WASHINGTON – The parent company of the Denny’s Restaurant chain Wednesday donated $900,000 to nine civil rights organizations.
Flagstar Cos. Inc. gave each organization $100,000 to use as it chooses to complete a 1994 settlement of two class-action lawsuits that charged the restaurant chain with racial discrimination.
Recipients include the Fair Housing Council of Greater Washington, the National Association for the Advancement of Colored People and its Legal Defense and Educational Fund, the National Urban League, the Southern Christian Leadership Council and the Rainbow/PUSH Coalition.
The money is part of $1.5 million left over after plaintiffs claimed only part of the $46 million settlement, said John Relman, one of the plaintiff lawyers in the case.
The settlement required that any remaining funds be given to civil rights organizations. An additional $625,000 will be given Thursday to the United Negro College Fund for scholarships in California.
Rep. Albert Wynn, D-Largo, said he is encouraged by Denny’s actions, but added the chain must be monitored to prevent discrimination from resurfacing.
“I think they should be applauded for that progress, but I don’t think anyone should shout, `Hallelujah for Denny’s,’ ” said Wynn, a member of the Congressional Black Caucus.
Denny’s, which has 31 restaurants in Maryland, 25 in Washington and 26 in Virginia, has instituted several changes nationwide as a result of the settlement.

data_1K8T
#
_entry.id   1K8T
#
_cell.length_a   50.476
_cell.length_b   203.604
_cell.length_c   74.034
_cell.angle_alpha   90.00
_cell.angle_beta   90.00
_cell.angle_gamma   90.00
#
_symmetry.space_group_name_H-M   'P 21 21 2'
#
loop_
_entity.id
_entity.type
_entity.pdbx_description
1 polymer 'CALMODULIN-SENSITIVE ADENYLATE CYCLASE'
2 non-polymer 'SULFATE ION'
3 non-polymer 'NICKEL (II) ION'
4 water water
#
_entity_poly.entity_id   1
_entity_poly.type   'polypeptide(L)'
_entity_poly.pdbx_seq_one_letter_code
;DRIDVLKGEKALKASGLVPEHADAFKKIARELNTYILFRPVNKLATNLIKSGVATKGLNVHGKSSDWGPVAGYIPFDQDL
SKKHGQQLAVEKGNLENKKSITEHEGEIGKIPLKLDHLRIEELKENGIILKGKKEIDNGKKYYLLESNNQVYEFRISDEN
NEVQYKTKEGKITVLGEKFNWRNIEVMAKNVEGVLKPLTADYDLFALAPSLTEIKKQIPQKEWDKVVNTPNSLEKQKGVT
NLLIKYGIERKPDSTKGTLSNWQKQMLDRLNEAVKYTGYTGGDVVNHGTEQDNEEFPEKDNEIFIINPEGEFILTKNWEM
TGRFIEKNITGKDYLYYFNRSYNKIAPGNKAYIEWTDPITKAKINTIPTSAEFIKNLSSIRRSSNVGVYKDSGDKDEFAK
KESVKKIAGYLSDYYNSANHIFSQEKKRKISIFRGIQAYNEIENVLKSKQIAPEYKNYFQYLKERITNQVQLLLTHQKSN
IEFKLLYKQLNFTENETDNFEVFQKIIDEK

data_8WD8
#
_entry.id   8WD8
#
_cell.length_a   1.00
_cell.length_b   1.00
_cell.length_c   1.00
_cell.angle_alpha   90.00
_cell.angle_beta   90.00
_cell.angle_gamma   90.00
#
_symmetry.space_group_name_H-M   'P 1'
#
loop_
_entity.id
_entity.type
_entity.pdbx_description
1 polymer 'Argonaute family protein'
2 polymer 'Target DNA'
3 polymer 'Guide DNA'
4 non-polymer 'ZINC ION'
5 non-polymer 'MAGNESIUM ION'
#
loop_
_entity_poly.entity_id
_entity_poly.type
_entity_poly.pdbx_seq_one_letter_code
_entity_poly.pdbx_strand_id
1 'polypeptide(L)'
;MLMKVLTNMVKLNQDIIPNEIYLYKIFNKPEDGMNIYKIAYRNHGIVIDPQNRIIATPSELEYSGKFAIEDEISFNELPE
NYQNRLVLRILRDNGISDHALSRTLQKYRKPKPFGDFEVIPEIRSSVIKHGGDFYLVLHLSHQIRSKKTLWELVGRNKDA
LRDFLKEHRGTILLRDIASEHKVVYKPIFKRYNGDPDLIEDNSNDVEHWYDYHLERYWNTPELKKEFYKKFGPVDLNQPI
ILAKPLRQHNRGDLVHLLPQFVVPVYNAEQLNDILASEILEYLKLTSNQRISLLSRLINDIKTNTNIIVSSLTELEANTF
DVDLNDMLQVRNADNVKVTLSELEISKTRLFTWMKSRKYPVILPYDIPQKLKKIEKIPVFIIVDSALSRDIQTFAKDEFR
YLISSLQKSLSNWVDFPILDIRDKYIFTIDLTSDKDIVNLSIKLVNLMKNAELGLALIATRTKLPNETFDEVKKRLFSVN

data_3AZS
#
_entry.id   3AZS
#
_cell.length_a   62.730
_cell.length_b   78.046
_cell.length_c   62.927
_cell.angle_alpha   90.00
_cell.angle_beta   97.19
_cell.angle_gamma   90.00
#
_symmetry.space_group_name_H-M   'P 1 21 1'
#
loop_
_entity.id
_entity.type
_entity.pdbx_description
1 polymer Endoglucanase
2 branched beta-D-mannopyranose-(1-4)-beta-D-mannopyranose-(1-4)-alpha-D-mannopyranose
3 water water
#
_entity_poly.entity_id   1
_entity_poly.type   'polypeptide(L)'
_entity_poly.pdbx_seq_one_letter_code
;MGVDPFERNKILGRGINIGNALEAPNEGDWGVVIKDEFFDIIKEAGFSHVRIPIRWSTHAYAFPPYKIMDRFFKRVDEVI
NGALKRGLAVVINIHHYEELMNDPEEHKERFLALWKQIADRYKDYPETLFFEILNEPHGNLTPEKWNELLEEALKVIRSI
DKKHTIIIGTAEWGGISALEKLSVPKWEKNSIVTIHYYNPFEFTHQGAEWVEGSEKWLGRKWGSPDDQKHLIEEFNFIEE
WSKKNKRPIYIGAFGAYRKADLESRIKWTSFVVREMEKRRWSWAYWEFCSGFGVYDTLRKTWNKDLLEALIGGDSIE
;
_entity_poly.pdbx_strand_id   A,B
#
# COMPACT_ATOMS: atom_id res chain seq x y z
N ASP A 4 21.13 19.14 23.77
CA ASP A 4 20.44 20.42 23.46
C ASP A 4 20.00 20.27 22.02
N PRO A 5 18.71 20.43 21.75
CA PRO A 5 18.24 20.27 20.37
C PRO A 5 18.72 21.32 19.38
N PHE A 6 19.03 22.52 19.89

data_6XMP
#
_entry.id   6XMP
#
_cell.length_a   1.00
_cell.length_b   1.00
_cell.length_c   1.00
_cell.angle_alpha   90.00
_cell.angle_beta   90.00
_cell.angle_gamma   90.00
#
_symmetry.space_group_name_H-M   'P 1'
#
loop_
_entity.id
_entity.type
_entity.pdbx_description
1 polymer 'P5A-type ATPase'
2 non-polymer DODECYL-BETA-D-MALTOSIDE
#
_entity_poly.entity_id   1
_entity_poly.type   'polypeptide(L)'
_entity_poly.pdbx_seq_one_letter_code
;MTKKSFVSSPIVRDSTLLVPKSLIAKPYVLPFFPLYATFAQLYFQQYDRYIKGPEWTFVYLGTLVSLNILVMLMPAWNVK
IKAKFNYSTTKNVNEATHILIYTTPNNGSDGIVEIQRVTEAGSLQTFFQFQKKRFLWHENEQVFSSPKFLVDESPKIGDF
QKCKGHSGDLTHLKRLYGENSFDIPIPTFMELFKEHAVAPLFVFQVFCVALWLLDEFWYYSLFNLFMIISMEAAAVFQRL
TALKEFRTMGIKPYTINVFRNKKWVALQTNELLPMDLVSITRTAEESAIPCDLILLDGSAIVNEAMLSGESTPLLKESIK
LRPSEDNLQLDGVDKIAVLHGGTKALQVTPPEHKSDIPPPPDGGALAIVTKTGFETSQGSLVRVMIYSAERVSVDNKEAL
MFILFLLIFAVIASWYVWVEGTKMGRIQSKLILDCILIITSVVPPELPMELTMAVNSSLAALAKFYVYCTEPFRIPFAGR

That includes giving employees diversity training, increasing black ownership of restaurants and increasing minority representation on the board of directors, a Flagstar statement said.
The two class-action suits were filed in March 1993 in California on behalf of minority patrons nationwide. The suits alleged that Denny’s managers demanded pre-payment from black customers, refused to seat them, denied them promotional benefits and ejected and locked blacks out of their restaurants.
A month later, an incident at an Annapolis, Md., Denny’s drew public criticism. Six black Secret Service agents said they were denied service for an hour while fellow white agents were served immediately. “I’m glad to see they’re following the terms of the settlement,” Wynn said. “I think the real issue is to make sure there is a continued effort on the part of Denny’s toward a policy of nondiscriminatory practices, diversity and minority business participation.” -30-